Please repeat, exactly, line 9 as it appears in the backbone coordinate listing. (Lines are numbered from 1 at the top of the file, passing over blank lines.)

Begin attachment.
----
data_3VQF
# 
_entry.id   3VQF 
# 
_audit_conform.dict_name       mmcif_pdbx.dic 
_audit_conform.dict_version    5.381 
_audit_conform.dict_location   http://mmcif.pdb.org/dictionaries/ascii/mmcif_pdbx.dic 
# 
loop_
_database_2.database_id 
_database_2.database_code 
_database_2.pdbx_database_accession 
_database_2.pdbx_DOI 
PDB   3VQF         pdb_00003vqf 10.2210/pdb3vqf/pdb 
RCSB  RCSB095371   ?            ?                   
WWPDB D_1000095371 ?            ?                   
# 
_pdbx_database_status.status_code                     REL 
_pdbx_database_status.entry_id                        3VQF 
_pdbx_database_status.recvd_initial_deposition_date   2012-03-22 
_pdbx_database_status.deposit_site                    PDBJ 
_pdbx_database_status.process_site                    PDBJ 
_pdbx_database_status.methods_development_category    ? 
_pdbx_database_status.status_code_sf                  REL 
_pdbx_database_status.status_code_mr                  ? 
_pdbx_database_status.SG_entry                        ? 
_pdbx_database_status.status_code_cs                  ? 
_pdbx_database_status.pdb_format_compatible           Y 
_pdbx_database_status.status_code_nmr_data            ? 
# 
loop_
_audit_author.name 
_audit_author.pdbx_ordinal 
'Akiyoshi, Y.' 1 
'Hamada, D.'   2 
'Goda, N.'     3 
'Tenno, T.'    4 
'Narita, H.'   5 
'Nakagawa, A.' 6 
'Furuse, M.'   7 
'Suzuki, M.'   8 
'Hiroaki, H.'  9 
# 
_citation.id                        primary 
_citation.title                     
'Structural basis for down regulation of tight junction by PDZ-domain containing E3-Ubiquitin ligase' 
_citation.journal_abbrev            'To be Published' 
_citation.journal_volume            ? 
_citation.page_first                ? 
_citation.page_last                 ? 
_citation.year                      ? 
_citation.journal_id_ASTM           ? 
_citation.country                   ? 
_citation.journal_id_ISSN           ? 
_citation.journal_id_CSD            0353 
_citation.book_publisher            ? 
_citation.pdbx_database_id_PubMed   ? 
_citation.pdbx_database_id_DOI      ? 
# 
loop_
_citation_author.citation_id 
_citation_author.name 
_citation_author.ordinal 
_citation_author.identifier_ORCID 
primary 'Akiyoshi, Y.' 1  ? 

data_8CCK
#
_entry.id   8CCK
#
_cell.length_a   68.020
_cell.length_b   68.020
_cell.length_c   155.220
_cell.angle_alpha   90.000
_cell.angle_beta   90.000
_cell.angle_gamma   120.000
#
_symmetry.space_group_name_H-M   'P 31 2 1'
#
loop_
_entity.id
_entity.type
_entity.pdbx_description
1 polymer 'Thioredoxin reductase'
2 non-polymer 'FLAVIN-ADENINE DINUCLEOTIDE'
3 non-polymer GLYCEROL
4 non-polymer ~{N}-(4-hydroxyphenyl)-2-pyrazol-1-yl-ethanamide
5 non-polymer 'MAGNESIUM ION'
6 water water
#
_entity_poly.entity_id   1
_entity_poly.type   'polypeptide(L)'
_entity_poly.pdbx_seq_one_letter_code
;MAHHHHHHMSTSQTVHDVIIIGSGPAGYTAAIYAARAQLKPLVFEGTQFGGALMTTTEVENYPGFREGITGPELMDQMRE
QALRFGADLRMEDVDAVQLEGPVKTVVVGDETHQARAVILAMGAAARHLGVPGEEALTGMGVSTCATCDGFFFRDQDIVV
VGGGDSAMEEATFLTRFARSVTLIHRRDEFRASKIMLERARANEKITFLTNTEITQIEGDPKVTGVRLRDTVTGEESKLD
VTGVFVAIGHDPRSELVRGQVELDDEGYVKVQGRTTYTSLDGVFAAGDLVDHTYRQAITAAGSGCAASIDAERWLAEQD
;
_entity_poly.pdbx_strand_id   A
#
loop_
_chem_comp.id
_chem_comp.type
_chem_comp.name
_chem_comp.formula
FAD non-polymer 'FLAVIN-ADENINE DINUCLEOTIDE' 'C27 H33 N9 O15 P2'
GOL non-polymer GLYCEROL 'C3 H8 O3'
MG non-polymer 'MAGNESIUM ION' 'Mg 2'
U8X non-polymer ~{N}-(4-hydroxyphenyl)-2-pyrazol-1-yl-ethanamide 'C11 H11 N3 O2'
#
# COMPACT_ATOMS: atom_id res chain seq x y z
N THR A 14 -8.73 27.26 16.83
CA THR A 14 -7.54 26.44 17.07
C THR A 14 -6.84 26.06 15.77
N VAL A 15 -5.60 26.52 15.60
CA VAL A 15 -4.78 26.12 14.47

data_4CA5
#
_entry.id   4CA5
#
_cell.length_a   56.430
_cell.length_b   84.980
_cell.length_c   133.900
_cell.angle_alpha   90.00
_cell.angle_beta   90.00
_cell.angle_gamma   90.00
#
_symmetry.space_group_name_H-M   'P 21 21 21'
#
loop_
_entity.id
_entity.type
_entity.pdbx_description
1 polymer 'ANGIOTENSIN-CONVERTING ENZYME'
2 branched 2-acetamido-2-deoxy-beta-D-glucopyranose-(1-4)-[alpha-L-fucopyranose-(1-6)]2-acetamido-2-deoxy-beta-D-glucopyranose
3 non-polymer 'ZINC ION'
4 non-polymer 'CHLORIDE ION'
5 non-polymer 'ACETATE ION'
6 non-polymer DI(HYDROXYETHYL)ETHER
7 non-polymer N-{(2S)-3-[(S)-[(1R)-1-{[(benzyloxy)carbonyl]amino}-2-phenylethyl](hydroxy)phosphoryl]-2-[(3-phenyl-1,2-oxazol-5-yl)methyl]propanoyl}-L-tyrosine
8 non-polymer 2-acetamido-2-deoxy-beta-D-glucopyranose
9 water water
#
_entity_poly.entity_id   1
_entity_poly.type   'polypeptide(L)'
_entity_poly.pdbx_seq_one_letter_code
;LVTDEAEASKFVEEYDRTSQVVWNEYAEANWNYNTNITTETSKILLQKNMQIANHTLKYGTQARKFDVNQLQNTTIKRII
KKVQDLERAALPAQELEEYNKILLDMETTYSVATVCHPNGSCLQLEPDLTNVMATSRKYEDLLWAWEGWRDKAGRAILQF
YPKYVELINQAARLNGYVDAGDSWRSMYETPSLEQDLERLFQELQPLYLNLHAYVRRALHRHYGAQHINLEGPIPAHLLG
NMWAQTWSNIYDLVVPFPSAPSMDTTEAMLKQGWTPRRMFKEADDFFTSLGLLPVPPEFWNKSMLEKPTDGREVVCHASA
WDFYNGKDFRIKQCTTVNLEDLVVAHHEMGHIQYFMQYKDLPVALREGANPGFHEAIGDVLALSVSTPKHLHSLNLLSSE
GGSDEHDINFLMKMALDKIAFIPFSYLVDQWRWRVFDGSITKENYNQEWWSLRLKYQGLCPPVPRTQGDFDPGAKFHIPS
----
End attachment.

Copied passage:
loop_